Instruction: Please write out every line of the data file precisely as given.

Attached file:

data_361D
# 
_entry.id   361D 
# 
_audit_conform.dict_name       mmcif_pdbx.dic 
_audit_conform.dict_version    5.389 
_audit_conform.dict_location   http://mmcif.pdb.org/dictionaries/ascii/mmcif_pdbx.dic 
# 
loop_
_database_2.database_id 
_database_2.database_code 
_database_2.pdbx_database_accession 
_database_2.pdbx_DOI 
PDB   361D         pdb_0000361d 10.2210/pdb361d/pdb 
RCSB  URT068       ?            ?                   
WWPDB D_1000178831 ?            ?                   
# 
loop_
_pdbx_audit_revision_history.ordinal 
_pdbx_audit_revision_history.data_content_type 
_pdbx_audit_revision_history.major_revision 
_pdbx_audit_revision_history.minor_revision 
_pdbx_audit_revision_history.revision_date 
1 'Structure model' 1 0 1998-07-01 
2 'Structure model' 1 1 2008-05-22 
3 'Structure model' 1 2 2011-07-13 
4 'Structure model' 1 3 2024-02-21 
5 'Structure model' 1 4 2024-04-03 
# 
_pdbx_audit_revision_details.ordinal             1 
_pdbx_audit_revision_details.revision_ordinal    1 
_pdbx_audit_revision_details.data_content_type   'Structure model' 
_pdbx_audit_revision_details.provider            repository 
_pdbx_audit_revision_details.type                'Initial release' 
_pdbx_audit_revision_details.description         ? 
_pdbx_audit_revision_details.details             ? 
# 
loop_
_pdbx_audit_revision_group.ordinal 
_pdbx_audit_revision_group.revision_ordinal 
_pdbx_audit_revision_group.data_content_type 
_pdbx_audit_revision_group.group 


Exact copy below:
data_361D
# 
_entry.id   361D 
# 
_audit_conform.dict_name       mmcif_pdbx.dic 
_audit_conform.dict_version    5.389 
_audit_conform.dict_location   http://mmcif.pdb.org/dictionaries/ascii/mmcif_pdbx.dic 
# 
loop_
_database_2.database_id 
_database_2.database_code 
_database_2.pdbx_database_accession 
_database_2.pdbx_DOI 
PDB   361D         pdb_0000361d 10.2210/pdb361d/pdb 
RCSB  URT068       ?            ?                   
WWPDB D_1000178831 ?            ?                   
# 
loop_
_pdbx_audit_revision_history.ordinal 
_pdbx_audit_revision_history.data_content_type 
_pdbx_audit_revision_history.major_revision 
_pdbx_audit_revision_history.minor_revision 
_pdbx_audit_revision_history.revision_date 
1 'Structure model' 1 0 1998-07-01 
2 'Structure model' 1 1 2008-05-22 
3 'Structure model' 1 2 2011-07-13 
4 'Structure model' 1 3 2024-02-21 
5 'Structure model' 1 4 2024-04-03 
# 
_pdbx_audit_revision_details.ordinal             1 
_pdbx_audit_revision_details.revision_ordinal    1 
_pdbx_audit_revision_details.data_content_type   'Structure model' 
_pdbx_audit_revision_details.provider            repository 
_pdbx_audit_revision_details.type                'Initial release' 
_pdbx_audit_revision_details.description         ? 
_pdbx_audit_revision_details.details             ? 
# 
loop_
_pdbx_audit_revision_group.ordinal 
_pdbx_audit_revision_group.revision_ordinal 
_pdbx_audit_revision_group.data_content_type 
_pdbx_audit_revision_group.group 